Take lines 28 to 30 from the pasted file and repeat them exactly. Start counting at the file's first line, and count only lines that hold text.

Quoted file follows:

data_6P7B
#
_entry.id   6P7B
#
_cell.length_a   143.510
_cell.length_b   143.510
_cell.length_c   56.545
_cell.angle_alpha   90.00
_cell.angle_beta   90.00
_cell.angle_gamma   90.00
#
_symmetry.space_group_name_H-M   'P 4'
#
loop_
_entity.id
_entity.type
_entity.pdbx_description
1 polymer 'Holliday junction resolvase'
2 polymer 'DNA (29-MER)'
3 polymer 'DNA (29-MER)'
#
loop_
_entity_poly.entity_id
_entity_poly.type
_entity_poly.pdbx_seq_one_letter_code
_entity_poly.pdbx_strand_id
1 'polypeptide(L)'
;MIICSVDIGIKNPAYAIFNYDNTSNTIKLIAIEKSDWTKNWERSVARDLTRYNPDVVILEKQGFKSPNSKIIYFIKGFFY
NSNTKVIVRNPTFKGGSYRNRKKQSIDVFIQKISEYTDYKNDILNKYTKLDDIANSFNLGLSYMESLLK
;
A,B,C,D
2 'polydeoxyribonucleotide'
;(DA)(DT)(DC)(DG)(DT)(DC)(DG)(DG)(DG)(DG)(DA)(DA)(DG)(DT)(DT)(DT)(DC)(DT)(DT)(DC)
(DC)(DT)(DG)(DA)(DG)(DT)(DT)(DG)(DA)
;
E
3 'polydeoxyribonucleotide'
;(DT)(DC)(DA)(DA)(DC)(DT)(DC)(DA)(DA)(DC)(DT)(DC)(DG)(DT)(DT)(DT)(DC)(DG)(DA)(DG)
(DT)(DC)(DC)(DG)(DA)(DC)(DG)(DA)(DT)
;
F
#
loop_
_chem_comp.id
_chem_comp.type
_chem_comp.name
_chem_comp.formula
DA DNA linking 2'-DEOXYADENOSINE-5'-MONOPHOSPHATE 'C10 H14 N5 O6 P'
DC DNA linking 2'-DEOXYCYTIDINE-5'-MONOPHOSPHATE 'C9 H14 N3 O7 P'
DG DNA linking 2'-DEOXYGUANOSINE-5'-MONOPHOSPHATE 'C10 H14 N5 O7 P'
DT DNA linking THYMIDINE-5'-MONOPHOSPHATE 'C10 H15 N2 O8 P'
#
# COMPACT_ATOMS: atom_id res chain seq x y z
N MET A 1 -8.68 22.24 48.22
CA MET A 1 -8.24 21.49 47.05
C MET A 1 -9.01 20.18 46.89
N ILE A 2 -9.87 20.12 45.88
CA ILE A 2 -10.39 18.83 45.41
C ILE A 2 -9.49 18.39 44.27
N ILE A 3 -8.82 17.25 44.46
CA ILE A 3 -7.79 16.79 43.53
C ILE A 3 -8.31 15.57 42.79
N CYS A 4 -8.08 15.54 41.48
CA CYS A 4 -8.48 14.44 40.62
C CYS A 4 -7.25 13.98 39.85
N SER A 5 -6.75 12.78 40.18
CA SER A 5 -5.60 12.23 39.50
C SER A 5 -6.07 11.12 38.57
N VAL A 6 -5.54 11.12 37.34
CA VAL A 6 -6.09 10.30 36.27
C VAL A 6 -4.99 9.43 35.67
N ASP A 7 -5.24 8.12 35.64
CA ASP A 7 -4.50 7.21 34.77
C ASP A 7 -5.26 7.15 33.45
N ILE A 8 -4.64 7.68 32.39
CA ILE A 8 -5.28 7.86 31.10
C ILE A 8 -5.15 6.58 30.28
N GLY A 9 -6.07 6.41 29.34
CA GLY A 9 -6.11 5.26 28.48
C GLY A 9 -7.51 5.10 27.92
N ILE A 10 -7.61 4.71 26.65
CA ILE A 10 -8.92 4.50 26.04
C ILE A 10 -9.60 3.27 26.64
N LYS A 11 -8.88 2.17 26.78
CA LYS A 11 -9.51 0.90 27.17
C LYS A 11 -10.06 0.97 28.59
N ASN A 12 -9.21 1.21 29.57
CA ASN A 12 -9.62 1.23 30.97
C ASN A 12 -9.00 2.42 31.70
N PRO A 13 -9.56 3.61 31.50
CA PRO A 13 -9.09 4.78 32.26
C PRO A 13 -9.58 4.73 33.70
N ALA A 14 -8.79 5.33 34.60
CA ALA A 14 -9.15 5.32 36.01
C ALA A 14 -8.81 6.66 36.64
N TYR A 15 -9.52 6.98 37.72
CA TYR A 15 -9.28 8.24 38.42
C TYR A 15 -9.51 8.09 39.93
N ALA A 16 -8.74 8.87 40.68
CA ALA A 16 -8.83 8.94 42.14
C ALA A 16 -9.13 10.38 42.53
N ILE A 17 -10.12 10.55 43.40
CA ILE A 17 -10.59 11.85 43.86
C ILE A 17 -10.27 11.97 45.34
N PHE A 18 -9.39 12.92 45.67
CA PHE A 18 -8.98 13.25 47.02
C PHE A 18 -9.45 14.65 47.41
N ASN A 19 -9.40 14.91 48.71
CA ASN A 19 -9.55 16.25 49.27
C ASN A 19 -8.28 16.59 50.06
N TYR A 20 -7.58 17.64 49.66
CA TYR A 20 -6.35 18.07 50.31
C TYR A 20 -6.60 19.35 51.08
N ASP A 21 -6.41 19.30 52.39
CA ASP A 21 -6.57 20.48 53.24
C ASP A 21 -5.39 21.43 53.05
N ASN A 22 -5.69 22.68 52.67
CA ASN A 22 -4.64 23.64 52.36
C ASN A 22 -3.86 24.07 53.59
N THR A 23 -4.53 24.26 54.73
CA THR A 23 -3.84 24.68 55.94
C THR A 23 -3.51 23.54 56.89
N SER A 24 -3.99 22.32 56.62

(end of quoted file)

;MIICSVDIGIKNPAYAIFNYDNTSNTIKLIAIEKSDWTKNWERSVARDLTRYNPDVVILEKQGFKSPNSKIIYFIKGFFY
NSNTKVIVRNPTFKGGSYRNRKKQSIDVFIQKISEYTDYKNDILNKYTKLDDIANSFNLGLSYMESLLK
;